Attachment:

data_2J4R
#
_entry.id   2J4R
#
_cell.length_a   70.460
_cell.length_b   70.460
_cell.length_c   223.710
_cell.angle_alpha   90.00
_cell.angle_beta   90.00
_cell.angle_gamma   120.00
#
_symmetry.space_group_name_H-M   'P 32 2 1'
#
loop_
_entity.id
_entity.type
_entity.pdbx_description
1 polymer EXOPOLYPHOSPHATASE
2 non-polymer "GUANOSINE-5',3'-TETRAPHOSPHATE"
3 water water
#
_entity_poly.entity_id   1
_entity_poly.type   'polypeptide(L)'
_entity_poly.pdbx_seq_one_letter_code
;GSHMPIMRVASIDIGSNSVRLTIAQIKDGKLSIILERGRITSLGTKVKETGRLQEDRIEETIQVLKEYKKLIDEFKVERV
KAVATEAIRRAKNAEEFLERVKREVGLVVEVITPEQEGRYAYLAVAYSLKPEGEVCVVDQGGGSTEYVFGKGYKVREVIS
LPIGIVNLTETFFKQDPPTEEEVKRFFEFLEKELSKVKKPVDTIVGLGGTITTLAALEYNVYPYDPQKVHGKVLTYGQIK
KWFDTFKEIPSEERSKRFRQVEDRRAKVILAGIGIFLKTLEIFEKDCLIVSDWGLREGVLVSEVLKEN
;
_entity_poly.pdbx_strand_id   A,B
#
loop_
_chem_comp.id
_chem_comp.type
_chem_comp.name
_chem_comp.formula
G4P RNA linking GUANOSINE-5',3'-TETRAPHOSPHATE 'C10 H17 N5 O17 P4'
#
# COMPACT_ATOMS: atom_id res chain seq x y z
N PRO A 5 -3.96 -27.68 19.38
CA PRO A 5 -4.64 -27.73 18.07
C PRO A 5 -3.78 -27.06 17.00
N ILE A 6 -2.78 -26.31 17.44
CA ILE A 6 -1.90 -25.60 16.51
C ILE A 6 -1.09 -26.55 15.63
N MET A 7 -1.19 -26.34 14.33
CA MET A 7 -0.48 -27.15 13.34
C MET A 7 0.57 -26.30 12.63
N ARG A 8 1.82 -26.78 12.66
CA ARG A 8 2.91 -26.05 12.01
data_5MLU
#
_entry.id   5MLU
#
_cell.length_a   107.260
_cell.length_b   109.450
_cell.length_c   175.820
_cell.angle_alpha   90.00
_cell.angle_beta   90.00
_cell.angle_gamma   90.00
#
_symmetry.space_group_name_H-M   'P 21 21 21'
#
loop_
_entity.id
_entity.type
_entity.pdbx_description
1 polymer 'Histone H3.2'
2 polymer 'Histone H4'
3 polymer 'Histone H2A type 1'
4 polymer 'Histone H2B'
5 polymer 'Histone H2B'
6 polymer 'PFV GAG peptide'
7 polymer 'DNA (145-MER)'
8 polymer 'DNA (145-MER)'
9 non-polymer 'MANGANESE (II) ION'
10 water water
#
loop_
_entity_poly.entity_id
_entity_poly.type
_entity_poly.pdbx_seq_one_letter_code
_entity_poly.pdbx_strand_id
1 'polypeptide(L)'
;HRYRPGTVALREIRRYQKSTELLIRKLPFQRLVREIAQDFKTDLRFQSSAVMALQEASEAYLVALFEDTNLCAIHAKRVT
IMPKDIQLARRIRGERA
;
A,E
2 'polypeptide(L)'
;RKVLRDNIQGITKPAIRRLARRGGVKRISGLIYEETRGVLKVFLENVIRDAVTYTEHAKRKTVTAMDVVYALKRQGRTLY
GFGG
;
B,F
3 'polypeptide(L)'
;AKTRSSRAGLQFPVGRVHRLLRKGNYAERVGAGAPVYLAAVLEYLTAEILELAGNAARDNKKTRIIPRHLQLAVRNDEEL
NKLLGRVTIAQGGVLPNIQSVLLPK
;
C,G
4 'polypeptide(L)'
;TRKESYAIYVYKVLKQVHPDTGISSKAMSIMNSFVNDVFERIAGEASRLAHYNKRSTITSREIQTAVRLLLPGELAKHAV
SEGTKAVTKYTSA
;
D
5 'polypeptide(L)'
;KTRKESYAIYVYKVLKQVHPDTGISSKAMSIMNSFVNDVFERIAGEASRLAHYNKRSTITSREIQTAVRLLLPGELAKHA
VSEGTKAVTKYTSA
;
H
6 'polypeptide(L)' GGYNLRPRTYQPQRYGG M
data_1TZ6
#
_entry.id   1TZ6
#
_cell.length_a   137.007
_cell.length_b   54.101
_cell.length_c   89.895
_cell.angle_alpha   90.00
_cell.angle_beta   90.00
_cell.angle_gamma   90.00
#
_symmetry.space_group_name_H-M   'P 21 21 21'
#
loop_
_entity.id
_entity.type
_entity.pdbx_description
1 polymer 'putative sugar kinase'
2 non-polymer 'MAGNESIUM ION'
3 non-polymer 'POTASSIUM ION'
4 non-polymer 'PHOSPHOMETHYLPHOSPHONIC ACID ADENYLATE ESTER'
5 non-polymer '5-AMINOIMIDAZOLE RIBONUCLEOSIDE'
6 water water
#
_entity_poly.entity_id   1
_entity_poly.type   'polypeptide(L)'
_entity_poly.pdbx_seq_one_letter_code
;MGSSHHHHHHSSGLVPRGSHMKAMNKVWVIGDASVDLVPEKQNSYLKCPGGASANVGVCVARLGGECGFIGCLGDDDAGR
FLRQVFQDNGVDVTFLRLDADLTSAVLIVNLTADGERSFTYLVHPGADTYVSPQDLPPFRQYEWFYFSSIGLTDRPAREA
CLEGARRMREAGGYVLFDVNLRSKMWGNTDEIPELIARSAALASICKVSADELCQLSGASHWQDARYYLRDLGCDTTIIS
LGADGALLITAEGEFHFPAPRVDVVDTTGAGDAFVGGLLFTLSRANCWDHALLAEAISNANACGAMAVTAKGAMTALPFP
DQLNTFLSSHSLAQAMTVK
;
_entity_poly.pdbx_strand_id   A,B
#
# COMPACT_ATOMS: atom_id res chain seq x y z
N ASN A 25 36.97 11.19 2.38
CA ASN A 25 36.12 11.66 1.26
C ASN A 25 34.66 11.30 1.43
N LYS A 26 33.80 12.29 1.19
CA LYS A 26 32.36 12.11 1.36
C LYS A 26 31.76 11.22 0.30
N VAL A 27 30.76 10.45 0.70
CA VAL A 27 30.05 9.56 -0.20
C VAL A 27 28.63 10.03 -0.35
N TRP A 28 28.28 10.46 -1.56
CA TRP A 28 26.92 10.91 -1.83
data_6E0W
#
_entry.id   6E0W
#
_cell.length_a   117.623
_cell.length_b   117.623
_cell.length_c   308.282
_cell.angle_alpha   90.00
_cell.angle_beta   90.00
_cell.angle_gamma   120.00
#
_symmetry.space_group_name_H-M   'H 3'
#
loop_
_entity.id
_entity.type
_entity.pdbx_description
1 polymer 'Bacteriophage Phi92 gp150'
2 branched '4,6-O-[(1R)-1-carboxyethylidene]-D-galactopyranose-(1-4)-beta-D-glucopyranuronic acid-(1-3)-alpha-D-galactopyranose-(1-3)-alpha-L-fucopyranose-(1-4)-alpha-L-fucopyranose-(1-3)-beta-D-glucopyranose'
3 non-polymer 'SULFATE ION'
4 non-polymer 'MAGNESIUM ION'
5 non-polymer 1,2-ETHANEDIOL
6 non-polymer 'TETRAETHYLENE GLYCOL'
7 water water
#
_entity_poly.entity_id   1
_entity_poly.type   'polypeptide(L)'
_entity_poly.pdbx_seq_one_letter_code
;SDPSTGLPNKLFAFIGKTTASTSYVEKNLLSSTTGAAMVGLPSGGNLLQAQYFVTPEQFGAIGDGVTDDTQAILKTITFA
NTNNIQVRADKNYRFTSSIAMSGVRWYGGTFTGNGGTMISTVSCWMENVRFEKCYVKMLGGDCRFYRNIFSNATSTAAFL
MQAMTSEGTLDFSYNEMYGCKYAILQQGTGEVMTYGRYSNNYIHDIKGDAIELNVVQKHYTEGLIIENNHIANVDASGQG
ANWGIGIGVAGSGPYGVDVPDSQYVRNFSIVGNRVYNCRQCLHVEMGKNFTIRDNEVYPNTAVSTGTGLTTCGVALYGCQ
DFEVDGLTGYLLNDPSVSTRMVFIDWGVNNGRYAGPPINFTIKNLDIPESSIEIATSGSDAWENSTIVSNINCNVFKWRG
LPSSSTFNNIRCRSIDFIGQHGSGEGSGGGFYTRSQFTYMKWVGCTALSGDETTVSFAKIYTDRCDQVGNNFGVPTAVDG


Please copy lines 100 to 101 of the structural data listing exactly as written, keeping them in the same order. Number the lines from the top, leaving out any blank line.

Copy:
;TRKESYAIYVYKVLKQVHPDTGISSKAMSIMNSFVNDVFERIAGEASRLAHYNKRSTITSREIQTAVRLLLPGELAKHAV
SEGTKAVTKYTSA